Posted by: tmatt | September 1, 2016 9:02 PM    Report this comment

It is very heartening to see all the non judgmental comments here! I always knew dog people have more compassion.
It is easy to judge someone's situation from a first glance, but rarely do we have enough information to make such judgements, and even then, what good does it do; to help would be so much more productive.
I would hazard to guess that there are many more pets with non homeless people that are alcoholics, addicts, abusive, etc; are these pets better off?
I'm thinking a little more thoughtful help and compassion will go a lot further than a snap judgement and condemnation.

Posted by: tmatt | September 1, 2016 8:54 PM    Report this comment

I will give money with or without pets but always try to stop and say a few words. When you talk to a homeless person about their dog they simply beam! Remember that shelters do not accept pets so these people chose not to go to shelters to stay with their pets!
I have learned that we never can tell how a person ended up where they are. We also have a group that helps homeless people with pet food and supplies for them and the pets by bringing to drop off points because not everyone can make to the shelter pantry....
My philosophy is that if someone is willing to sit and panhandle in all kinds of weather (when they could collect a well fare check) then I can give them a buck or two. Will not change my life much but who knows what it will do to theirs....

Posted by: 4OntheFloor | September 1, 2016 8:16 PM    Report this comment

Dear NYCDogLover, I get the plain burger with cheese - no relish, mayo etc. I feed my dogs better than I FEED ME but I am realistic when I offer food to marginalized folks with a companion animal .. their dog probably eats what they eat and a change in food can cause gastro problems .. I was living in a shelter once .. with 4 sons and one who cried over his cat. I went on to work in the field as a social worker and many un-housed folks were on my case load. Treat people with dignity and they will rise to that level of expectation. They lost so much - their animals are often the last thing .. I don't judge, I just feed. M.

Posted by: MacClavey | September 1, 2016 7:30 PM    Report this comment

We have a big drug problem in our state, so with or without dogs I never give money to panhandlers. I do carry large cans of hefty soups & stews with flip tops in my car which I happily give out to panhandlers. You can often tell by their reaction to the gift of food whether they are really in need. If these people were only given food for themselves and their pets and not money, perhaps it would reduce their ability to buy drugs and alcohol while still offering them help.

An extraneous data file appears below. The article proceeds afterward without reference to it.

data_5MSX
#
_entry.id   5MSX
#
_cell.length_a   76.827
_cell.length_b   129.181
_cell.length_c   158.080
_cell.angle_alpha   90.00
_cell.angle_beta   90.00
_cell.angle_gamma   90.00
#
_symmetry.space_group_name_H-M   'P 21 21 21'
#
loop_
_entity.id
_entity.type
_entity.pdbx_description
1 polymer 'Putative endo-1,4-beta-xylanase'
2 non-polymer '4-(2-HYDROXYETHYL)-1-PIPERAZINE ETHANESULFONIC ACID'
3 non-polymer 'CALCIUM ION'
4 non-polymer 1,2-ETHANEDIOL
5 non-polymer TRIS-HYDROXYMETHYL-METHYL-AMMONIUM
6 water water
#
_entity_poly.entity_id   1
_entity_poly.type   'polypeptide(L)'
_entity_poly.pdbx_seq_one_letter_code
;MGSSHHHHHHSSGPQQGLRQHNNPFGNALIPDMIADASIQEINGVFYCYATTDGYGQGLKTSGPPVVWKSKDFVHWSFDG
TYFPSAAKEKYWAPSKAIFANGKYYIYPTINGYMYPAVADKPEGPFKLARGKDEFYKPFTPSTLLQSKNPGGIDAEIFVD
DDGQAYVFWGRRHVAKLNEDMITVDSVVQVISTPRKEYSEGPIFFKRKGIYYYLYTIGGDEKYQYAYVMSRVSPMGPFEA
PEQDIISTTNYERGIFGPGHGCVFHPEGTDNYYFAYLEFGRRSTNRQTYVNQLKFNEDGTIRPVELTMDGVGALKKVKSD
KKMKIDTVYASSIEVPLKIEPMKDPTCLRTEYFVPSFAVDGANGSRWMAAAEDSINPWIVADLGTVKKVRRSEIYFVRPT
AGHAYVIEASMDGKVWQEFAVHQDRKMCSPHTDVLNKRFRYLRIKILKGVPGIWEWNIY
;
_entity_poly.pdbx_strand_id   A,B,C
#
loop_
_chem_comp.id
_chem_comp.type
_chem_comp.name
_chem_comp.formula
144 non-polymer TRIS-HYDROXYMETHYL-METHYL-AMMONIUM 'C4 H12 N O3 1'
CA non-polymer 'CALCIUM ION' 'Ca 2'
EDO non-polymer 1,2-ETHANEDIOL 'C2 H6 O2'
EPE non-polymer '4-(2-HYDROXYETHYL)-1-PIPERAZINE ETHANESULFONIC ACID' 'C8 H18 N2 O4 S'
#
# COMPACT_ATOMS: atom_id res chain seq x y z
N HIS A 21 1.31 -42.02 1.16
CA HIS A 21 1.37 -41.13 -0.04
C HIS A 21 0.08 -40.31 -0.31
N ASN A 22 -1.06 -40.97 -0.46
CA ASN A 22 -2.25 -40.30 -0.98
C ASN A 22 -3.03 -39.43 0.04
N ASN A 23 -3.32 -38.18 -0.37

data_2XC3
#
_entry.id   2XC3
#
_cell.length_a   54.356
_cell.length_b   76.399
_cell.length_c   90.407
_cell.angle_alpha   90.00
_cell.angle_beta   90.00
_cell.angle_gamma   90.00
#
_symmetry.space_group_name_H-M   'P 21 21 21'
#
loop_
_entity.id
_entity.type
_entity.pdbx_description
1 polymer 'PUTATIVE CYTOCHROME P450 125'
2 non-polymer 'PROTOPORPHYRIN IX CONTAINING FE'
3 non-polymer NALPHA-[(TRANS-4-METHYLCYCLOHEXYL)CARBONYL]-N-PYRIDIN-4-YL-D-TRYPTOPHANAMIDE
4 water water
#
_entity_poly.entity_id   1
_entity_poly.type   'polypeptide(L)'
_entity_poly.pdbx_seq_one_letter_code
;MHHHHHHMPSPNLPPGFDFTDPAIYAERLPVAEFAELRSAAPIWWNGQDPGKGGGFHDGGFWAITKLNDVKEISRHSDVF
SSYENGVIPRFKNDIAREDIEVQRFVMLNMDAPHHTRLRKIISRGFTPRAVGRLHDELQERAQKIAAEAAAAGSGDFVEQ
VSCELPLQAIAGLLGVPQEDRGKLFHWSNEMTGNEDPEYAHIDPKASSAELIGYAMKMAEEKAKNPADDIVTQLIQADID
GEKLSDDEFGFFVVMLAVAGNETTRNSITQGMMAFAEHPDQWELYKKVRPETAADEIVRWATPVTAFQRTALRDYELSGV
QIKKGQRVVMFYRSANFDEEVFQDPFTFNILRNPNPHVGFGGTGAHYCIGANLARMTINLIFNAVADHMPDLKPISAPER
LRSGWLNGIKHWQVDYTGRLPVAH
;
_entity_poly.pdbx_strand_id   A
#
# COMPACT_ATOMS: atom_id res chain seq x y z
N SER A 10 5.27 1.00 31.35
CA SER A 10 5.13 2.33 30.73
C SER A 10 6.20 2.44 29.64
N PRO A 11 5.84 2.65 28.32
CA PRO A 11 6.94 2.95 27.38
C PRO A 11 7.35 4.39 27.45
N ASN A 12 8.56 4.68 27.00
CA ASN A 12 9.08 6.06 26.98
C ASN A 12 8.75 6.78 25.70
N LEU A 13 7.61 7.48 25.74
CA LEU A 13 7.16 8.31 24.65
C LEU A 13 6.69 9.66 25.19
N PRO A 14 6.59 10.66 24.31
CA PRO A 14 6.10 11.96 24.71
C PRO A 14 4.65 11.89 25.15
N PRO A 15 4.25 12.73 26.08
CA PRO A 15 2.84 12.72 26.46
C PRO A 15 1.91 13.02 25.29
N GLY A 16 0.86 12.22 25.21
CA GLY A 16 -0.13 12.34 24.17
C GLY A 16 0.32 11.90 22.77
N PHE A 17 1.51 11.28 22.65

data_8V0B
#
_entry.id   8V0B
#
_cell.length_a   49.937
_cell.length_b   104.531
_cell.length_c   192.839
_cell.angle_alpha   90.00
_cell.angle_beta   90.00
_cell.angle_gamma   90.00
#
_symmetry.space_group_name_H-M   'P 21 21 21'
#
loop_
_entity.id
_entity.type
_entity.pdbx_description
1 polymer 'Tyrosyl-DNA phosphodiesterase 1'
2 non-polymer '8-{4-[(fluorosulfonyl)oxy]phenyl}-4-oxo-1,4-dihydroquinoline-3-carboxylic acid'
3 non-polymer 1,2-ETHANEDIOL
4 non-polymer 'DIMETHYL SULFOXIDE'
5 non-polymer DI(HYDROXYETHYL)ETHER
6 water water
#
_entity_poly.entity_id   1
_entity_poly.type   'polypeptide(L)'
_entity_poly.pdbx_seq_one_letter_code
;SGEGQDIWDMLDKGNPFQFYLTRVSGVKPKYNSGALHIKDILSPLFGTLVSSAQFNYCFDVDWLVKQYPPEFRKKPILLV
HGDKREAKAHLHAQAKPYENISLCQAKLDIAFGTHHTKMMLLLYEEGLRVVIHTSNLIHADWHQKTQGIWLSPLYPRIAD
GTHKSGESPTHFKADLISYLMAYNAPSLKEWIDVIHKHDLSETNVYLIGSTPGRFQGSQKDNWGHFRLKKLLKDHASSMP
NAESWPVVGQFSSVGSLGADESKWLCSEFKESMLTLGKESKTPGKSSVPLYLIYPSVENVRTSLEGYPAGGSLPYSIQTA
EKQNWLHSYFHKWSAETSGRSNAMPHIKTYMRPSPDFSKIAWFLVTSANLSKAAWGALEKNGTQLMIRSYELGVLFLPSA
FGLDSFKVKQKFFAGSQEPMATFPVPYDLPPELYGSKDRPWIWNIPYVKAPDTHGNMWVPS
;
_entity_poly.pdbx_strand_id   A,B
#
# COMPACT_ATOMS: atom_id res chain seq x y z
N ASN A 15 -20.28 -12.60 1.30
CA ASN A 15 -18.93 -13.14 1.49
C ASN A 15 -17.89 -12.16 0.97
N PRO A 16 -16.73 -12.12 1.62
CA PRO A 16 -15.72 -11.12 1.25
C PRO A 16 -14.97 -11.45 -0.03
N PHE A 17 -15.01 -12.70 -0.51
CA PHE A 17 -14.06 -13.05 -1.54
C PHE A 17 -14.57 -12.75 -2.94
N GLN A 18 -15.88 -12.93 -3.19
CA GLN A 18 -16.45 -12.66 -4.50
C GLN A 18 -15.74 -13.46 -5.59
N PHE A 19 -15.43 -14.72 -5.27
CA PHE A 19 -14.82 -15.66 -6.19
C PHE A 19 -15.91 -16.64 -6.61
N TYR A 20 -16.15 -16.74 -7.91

Posted by: Longhairs | September 1, 2016 6:24 PM    Report this comment

I have worked with the companion animals of the homeless to provide vet care, routine spay/neuter/ and preventative wellness- through www.vetsos.org and www.pawfund.org for 16 years.
Most homeless individuals take very good care of their dogs/cats/pet rats whenever they can- and they did not acquire these animals to help them panhandle. Often they had them when they became homeless. I met a woman with a PhD. living in her car with her 2 dogs.

My homeless clients and I were interviewed by Dr. Leslie Irvine as part of her book research for :
Her book on this topic is "My Dog Always Eats First" (by Dr. Leslie Irvine.)


This book speaks for itself.
The dogs of homeless individuals provide unconditional companionship, love, a sense of responsibility, safety, and also act as a social outlet- as more people are inclined to stop and talk with a homeless individual if they are with an animal.

I would never give money to anyone- but often carry extra dog food, treats, or leashes/collars with me in my car. Or- if I am going into a store- I offer to bring out food for the person or pet supplies if needed. And I always refer them to VET SOS (in SF) or Paw Fund (in the East Bay).

Please do not assume homeless individuals are panhandling with a dog to tug on heart strings. These dogs are their family. I have had a client tell me that a person offered to give him $5,000 to give them his dog. He declined, and then they upped the offer to $10k and he told them to leave him alone- that his dog was his only family.

This is my experience.

Posted by: welladjustedpet | September 1, 2016 6:22 PM    Report this comment

I am not really conflicted, because I don't give them money. I will, however, give them a small bag of dog food or treats. I guess I just like animals better than people!

Posted by: Randorita | September 1, 2016 5:42 PM    Report this comment